Life without CRM?

Think Excel, sticky notes and your inbox are good ways to manage contacts? You’re not alone. To understand just how useful CRM can be, let's have a look at what life without it is like.

Communication gets lost in the flood

A co-worker came down with the flu or is on holiday? Interactions with a lead may suddenly be beyond reach, or you have to dig through dozens of emails to find it.

Storing this information in a centralised cloud tool allows anyone who needs it to keep tabs on important interactions - anywhere, any time.

The risk of lost sales opportunities

Say a salesperson is working on 30 deals. Without a CRM system, it’s difficult to maintain overview, prioritise and get back to your leads when promised.

CRM helps you track your entire sales process in one overview and reminds you when follow-up is due, so a sale never falls through the cracks.

It’s hard to make sense of data

Creating insightful reports in spreadsheets isn’t for everyone and manual number-crunching takes a lot of time to answer questions like: How many leads did I get last year? Where are most of my sales coming from?

CRM can answer important questions about many different areas in your business

No overview of what your team’s doing

Everyone is working hard, but no real results are coming in. You actually don’t have an idea of what you’re colleagues are working on and what the best way is to help each other.

CRM shows you which tasks, meetings and calls are assigned to which colleagues. On top of that, an integrated calendar offers the perfect overview of everyone’s schedule.

Life with CRM

CRM software offers plenty of pros that justify its reputation as a smart solution for improving sales and customer loyalty.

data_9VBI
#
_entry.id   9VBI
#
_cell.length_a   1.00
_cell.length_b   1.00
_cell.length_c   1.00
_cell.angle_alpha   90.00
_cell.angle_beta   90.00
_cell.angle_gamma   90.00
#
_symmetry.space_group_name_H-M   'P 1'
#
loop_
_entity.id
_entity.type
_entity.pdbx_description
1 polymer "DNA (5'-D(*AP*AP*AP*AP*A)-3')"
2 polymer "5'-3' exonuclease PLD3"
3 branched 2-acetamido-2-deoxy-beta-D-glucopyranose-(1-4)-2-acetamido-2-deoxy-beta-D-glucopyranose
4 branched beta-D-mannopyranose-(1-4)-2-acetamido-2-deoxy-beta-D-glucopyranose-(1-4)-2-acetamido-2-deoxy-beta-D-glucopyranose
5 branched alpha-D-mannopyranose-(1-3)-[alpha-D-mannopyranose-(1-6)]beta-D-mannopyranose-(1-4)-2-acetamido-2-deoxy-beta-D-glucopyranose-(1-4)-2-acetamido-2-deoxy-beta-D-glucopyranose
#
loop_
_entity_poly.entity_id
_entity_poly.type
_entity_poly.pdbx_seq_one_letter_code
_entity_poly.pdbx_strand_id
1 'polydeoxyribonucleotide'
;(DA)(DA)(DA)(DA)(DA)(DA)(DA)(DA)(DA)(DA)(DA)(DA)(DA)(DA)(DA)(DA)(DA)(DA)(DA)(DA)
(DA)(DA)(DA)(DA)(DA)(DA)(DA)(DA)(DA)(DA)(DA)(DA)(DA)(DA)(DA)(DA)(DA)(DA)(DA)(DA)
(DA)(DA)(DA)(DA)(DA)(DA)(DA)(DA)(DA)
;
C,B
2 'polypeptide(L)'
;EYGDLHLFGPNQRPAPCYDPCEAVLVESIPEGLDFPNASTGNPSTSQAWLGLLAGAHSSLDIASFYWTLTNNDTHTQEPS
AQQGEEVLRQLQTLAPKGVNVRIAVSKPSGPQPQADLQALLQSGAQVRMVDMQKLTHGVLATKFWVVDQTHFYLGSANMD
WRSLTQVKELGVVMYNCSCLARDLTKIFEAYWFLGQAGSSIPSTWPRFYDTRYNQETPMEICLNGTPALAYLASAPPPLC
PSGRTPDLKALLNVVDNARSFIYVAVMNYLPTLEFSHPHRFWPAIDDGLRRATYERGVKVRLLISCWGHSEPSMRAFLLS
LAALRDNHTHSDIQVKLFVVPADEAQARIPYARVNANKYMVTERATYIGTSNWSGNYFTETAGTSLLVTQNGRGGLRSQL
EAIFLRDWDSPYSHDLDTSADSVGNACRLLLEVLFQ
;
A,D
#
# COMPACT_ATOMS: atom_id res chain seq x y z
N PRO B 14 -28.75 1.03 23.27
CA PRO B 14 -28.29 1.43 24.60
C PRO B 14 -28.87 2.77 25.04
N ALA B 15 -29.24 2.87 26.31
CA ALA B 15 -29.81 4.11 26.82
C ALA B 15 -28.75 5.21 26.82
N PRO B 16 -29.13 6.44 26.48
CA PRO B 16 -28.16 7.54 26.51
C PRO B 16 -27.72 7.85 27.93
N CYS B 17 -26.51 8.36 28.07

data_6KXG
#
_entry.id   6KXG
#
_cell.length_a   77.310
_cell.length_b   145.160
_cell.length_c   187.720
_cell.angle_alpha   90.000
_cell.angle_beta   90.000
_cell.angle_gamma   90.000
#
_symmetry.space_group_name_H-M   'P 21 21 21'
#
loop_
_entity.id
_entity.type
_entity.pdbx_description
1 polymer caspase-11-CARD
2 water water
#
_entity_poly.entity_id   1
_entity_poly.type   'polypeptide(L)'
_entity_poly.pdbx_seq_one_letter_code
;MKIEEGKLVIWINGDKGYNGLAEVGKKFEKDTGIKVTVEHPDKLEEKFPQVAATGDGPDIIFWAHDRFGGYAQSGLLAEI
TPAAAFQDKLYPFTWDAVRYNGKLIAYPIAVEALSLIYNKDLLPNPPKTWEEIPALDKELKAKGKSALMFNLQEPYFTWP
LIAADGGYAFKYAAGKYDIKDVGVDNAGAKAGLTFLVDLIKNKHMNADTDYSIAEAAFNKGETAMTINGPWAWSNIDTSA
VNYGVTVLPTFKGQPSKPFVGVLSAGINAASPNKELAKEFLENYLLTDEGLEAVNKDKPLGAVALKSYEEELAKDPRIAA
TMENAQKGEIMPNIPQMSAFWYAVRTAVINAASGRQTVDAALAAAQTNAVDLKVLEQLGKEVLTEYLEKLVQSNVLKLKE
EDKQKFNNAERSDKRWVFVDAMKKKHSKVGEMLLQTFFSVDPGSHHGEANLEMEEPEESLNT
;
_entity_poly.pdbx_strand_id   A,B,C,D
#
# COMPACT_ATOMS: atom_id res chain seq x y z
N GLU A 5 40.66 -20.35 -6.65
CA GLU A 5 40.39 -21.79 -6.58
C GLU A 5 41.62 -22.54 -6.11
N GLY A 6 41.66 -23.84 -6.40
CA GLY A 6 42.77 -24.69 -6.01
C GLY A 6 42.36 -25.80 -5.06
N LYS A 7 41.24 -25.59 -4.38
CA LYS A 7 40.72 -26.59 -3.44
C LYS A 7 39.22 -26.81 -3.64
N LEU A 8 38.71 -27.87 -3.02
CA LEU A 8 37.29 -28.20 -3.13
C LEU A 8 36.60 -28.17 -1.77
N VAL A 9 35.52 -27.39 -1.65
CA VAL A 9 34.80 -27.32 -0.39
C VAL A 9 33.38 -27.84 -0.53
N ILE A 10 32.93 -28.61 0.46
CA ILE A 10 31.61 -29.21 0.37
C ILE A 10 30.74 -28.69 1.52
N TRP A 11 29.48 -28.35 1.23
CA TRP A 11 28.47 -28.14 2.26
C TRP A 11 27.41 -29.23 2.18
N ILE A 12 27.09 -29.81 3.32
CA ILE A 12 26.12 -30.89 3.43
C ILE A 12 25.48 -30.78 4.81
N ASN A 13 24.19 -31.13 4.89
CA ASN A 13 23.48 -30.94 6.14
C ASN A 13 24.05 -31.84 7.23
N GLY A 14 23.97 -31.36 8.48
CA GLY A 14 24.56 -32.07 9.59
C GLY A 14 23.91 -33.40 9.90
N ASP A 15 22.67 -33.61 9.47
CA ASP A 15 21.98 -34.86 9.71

Below are some examples of day-to-day CRM use.

  • Manage precious leads efficiently: A lead calls and you want to give the best sales pitch in human history? Use your CRM to check up on your colleague’s notes about this customer, view a lead’s stage in the sales funnel and know which actions follow next.
  • Provide quick, clear-cut support: A customer calls and you want the conversation to be helpful and efficient? Use your CRM to look up the customer profile, view past interactions (email, telephone, etc.) so you have enough information to help a customer out right away.
  • Uplift your marketing efforts: You organise a small event and want to inform all your local leads about it? Use your CRM to add geographical information for each lead. You can then create a mailing list of people in that region, simply by filtering on location.
  • Properly follow up on sales opportunities: Want to improve your sales process and know which leads to contact today? Use your CRM to check which leads are in the right stage to follow up.

CRM: rising to a $81 billion market in 2025

Growth of CRM software 2017 - 2025

2017 $39.5 billion

2018 (16% expected growth compared to 2017) $45.8 billion

2025 (50% expected growth compared to 2017) $81.9 billion

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Investments in CRM

More and more are looking to invest in CRM. According to renowned research company Gartner, at the end of 2017, the worldwide CRM software market was worth $39.5 billion. By 2025, this is expected to double with $81.9 billion.

Julian Poulter, Research Director at Gartner, expects the CRM software market to reach the number one position in the software industry this year:

“In 2018, CRM software revenue will continue to take the lead of all software markets and be the fastest growing software market with a growth rate of 16%.”

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The rise of Mobile CRM

The use of CRM on mobile devices is on the rise and that’s no surprise: according to Statista, in 2017, global mobile internet traffic amounted to 52.99%, surpassing desktop traffic. As a result, mobile CRM has massively increased in importance.

Mobile CRM creates the option to access and update data from anywhere and share information with co-workers on the go.

Furthermore, its adoption seems to correlate with increased sales success: research from Innoppl Technologies shows that 65% of businesses that use mobile CRM achieve sales targets, as opposed to just 22% of businesses who don’t.

The future of CRM

As technology continues to evolve (see new developments with artificial intelligence and the internet of things), so do CRM platforms. What does the future hold? Here are some must-know trends shaping the CRM landscape: